Title: Birds' Beaks
(Note: This is a one day lesson designed for Mrs.
Carralís 2nd Grade Bilingual class at Grant Elementary School, Trenton, NJ.)
Goal for Students:
The students will identify certain body parts of different animals. The
students will also explain how the animalís body parts help it to capture food.
As a class, the students will make a chart to compare three animals and how they
use their body parts to get their food. The students will also infer what
type and size of food a bird eats by the shape of its beak. In addition,
students will pretend to eat like a bird by using various tools that mimic the
shape of a birdís beak (e.g. tweezers and a slotted spoon).
|the students will identify different types of animals and
the body parts used to capture and eat food/prey|
|the students will compare and contrast using different
sized/types of beaks to pick up various types of food|
|the students will be able to explain in their own words in
their science journals which beak worked best for each type of food and why
they think that beak worked the best|
To begin this lesson, we will ask the students to close their
eyes and imagine being a bird that is searching for food. We will then
ask: What would you eat? How would you eat it? Would you grab it
with your mouth/beak or would you grab it with your claws? The students
will then open their eyes and discuss what they saw, ate, and how they ate their
During the next part of our lesson, we will divide the class
in four groups and have them go to their designated stations. (Each group
will have either 4 or 5 students.) First, the students will examine the
tools and food at each station and hypothesize in their science journal (and
verbally with other group members) which mouth they think will work best for
picking up which kind of food. Next, at each station, the students will
pretend each tool (the slotted spoon and tweezers) is a birdís mouth and the
peanuts and rice are bird food. The students will then take turns within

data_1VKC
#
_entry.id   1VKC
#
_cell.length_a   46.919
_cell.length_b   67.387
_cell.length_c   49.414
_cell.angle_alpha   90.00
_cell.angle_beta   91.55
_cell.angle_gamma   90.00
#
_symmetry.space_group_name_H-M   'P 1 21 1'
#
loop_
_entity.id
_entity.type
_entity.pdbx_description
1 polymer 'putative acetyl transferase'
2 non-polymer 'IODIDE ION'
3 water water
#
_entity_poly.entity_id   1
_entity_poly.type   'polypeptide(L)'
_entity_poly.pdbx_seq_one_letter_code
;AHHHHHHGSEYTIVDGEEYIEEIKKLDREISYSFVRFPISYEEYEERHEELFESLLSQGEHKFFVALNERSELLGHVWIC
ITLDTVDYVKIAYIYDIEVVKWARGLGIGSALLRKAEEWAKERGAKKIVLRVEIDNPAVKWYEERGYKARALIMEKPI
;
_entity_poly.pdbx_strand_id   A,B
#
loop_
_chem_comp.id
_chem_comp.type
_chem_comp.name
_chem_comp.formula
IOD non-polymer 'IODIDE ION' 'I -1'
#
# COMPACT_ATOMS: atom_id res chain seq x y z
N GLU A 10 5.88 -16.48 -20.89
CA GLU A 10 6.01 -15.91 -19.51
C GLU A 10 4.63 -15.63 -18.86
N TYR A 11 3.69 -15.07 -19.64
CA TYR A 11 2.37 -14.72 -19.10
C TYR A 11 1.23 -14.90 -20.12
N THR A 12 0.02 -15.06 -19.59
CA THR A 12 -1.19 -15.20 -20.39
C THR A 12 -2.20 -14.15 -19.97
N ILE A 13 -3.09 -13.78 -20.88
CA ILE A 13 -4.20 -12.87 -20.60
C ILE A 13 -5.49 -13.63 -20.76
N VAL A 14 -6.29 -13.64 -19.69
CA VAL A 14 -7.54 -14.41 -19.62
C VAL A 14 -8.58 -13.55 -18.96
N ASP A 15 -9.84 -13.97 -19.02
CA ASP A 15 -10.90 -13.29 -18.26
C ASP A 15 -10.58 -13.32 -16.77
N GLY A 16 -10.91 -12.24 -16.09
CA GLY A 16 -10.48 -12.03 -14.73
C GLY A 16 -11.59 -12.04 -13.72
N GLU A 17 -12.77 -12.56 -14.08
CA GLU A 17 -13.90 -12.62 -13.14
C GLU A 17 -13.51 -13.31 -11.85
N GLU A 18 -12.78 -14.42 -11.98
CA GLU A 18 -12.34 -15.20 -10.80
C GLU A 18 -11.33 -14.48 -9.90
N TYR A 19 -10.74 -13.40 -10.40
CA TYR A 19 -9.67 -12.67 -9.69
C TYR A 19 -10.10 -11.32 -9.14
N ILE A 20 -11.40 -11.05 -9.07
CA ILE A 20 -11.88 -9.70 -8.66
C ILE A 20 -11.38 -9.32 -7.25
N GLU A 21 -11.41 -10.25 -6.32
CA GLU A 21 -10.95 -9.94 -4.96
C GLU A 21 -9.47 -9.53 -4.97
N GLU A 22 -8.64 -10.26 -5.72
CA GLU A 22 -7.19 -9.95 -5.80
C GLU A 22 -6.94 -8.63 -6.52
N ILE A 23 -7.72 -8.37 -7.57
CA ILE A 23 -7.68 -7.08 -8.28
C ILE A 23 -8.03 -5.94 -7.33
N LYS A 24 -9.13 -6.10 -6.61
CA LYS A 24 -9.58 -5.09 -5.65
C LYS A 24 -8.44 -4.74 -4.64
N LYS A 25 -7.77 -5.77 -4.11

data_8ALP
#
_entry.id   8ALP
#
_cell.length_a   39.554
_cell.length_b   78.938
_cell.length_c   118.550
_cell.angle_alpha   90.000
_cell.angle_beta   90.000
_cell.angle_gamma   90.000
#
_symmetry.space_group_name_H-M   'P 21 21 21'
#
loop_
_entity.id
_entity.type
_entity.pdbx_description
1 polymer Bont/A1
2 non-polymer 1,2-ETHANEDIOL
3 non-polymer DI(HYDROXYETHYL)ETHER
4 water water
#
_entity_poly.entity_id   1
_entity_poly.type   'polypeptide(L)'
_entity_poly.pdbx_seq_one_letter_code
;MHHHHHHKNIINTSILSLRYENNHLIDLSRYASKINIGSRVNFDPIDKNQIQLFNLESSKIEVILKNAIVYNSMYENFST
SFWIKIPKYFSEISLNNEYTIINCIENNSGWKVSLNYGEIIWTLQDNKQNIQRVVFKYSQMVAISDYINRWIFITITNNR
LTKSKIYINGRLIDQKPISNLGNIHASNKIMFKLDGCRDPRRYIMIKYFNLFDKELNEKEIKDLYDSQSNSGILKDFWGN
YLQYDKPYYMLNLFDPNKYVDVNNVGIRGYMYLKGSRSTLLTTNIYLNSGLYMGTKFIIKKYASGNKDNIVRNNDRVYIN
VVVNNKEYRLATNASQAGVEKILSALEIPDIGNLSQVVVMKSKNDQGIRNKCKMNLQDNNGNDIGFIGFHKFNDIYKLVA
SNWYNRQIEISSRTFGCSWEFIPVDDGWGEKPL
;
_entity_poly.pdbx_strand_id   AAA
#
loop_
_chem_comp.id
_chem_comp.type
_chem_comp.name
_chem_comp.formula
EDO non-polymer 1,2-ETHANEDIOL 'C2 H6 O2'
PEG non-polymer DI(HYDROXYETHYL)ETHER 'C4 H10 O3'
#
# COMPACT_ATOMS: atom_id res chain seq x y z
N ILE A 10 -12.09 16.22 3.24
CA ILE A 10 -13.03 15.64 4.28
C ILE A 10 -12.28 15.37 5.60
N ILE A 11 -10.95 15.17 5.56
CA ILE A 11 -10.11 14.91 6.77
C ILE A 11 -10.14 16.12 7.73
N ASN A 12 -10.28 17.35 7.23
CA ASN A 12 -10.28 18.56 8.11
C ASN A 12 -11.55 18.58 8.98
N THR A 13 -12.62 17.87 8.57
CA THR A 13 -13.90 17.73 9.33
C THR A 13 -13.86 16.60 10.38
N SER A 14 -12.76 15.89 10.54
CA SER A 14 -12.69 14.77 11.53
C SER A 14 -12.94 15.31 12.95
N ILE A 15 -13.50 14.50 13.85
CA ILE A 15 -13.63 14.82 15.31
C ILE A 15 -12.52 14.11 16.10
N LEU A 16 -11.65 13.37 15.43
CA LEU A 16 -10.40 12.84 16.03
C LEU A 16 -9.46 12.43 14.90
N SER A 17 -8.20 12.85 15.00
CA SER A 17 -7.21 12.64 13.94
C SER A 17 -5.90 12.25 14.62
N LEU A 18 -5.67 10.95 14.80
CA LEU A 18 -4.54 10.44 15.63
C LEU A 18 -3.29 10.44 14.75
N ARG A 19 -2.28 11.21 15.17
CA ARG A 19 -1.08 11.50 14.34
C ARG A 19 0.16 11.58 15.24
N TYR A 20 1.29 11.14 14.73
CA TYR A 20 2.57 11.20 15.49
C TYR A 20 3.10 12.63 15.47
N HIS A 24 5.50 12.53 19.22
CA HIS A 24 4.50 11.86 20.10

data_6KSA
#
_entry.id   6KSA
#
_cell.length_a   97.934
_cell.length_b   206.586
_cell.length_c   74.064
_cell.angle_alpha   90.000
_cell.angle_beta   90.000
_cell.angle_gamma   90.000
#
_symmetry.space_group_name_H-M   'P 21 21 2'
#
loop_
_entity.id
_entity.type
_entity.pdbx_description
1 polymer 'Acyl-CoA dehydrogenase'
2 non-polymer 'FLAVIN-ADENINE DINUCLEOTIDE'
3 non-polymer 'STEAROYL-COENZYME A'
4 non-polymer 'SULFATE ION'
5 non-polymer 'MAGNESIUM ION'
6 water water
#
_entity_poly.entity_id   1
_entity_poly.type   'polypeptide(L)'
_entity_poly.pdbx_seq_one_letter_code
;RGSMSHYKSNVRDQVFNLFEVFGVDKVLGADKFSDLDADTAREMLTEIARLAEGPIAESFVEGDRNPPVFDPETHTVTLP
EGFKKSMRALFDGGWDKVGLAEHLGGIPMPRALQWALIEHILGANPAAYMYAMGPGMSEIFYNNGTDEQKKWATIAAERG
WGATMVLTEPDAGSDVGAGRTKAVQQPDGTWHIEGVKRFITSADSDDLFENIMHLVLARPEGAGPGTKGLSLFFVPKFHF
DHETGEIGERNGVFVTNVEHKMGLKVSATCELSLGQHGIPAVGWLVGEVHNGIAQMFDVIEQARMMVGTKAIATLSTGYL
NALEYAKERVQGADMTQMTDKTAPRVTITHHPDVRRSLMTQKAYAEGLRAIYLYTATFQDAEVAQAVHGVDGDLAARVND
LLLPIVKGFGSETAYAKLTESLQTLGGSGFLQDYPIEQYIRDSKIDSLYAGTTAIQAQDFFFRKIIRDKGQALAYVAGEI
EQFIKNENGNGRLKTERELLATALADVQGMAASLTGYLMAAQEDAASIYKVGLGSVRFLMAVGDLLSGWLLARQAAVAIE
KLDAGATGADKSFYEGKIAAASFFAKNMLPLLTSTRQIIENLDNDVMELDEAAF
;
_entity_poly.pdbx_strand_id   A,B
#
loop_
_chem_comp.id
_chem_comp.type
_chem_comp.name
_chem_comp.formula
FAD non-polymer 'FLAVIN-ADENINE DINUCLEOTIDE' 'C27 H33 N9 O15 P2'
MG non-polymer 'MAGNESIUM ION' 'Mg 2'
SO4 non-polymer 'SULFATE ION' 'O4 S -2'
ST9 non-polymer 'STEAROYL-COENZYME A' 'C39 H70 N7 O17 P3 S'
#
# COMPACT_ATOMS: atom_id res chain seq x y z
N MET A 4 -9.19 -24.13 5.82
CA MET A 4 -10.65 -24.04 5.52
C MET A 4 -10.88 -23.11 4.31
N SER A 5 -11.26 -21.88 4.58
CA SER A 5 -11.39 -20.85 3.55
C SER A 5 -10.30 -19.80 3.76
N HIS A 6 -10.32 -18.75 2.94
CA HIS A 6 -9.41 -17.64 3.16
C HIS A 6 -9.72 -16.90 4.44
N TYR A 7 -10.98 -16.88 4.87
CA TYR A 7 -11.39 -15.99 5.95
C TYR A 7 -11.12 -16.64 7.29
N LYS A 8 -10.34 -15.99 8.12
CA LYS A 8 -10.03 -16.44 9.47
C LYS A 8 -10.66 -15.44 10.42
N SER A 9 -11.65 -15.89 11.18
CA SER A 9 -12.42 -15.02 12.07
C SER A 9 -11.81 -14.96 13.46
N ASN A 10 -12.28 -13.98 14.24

their groups trying with each tool to pick up a piece of food. They will
record in their science journal what tool worked best for what type of food.
Next, as a class, we will verbally discuss if the shape of a birdís beak
determines the type of food that bird eats. Students will then take out
their science textbook and turn to page A26 to see examples of birds and various
types of beaks.
On page A28, the students will see pictures of different
animals and the different types of body parts they use to capture food. We
will ask them to identify the body parts that help animals capture food.
We will then make a chart on the board that lists several different animals and
identifies the body parts they use to get their food. Lastly, we will
recap and review/ask what was learned during this lesson. We will also
ask: What else are you interested in learning about animals?
We will review with the students how they were able to physically manipulate the
simulated beaks to come up with their conclusions that birds with narrow or
small beaks tend to eat smaller food/prey while birds with larger or wider beaks
tend to eat bigger food/prey. This will help the students to have a more
concrete understanding of why the shape of a birdís beak can predict the type of
food that bird will eat. In addition, they will have more awareness of why
animals are shaped differently and/or have different body structures.
We will assess the studentsí comprehension by checking over their recorded
results. If their recorded results look similar to the ones listed below,
we will know that they understood this investigation.
Possible Science Journal Entry:
I think the tweezers will be able to pick up the rice just as the long narrow
beak can pick up small food. I think it would be very hard for the slotted
spoon to pick up the rice just as a bird with a big beak would have trouble
picking up small food.
Chart on Board:
Body Part that Aids in Capturing Food
Talons, or claws, on its feet
Long neck and long legs
Type of Food It Eats
Leaves at the tops of trees
Plants in water
Badders, William, et al. Science Discovery Works. Boston: Houghton